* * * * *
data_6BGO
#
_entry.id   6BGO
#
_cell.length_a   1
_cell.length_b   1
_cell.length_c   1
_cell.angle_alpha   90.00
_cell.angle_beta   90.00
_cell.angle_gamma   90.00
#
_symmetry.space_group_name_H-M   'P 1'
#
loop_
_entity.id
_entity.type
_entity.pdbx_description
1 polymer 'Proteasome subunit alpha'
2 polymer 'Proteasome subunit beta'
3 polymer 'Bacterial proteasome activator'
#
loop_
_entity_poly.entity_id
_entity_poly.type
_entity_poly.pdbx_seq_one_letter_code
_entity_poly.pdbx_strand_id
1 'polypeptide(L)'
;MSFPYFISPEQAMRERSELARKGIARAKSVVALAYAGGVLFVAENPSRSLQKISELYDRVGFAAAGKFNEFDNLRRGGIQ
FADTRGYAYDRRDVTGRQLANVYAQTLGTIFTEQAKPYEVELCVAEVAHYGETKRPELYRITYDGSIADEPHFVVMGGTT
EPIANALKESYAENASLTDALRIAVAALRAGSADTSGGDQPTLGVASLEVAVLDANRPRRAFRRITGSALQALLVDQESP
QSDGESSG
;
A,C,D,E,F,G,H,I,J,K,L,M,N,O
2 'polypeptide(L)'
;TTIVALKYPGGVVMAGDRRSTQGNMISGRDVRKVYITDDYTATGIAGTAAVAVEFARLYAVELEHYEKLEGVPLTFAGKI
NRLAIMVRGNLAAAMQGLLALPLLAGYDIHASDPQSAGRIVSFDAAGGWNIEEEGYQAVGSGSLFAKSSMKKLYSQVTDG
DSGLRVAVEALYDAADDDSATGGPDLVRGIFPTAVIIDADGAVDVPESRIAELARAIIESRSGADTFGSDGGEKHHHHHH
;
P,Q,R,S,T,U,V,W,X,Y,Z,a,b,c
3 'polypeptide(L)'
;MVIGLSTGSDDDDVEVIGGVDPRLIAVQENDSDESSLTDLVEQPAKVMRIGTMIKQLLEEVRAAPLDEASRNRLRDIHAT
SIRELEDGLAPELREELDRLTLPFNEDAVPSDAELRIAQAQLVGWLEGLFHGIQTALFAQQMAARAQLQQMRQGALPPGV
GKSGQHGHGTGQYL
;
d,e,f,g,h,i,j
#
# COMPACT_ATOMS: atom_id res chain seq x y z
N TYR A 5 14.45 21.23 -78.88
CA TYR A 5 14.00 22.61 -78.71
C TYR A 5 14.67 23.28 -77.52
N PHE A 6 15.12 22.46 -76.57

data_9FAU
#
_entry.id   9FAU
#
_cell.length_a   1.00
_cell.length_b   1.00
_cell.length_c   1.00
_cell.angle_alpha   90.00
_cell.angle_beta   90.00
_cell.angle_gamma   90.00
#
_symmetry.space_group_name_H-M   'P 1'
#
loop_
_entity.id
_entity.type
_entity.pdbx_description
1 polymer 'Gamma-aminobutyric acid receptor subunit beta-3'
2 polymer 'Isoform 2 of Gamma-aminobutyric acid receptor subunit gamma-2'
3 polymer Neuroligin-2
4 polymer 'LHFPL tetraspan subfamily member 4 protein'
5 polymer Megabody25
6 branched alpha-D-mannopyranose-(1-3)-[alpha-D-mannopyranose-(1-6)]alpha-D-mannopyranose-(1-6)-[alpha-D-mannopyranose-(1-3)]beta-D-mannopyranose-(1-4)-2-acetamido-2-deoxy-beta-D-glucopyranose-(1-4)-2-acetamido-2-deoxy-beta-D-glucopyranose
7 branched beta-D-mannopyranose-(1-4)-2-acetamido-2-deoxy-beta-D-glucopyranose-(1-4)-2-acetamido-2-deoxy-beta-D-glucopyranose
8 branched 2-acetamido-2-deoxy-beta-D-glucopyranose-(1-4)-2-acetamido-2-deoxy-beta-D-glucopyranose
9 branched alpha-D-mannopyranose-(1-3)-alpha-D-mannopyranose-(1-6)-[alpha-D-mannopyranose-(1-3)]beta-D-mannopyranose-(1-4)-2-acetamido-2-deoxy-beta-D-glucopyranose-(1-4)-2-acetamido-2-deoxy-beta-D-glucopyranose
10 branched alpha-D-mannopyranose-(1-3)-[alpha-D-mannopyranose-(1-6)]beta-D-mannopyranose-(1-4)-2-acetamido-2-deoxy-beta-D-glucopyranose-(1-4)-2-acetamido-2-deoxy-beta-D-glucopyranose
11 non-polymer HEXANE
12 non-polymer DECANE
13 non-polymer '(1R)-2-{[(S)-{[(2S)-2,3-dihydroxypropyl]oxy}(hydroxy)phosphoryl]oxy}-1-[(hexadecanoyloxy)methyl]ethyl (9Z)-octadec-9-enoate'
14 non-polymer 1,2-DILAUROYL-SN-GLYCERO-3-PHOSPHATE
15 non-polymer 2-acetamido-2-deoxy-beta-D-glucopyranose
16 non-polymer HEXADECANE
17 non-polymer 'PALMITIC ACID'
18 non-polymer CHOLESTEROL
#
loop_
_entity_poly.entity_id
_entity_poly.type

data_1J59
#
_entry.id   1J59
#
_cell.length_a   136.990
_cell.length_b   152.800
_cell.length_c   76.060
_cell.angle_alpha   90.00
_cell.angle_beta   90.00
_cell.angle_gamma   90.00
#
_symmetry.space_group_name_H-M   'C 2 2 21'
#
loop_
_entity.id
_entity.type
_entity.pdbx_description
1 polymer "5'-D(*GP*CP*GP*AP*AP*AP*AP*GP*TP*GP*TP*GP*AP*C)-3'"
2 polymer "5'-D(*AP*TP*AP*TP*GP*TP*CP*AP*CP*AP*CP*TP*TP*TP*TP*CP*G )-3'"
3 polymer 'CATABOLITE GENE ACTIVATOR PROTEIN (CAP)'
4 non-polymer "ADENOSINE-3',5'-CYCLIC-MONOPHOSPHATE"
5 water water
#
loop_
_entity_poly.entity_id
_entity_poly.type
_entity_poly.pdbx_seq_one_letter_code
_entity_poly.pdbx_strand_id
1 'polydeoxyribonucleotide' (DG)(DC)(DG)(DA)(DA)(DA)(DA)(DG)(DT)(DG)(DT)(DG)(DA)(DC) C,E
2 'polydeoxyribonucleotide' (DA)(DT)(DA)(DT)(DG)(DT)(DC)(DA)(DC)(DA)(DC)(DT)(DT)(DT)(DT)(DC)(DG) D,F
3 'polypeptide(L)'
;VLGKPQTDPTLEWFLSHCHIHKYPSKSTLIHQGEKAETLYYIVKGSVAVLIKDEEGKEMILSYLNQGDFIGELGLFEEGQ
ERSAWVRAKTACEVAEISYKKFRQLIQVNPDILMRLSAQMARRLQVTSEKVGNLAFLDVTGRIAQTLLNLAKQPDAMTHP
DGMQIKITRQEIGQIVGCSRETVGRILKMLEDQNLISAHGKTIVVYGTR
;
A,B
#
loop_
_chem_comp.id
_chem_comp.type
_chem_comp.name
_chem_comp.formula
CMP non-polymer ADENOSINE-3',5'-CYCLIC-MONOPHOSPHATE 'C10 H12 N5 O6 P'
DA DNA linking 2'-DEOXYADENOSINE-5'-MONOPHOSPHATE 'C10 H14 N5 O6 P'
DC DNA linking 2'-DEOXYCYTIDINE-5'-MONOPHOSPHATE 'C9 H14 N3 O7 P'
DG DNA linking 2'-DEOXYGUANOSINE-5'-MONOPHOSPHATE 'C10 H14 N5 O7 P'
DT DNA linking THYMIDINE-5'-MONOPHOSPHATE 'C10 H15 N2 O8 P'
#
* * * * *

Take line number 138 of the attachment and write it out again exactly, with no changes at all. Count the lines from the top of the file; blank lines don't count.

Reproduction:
#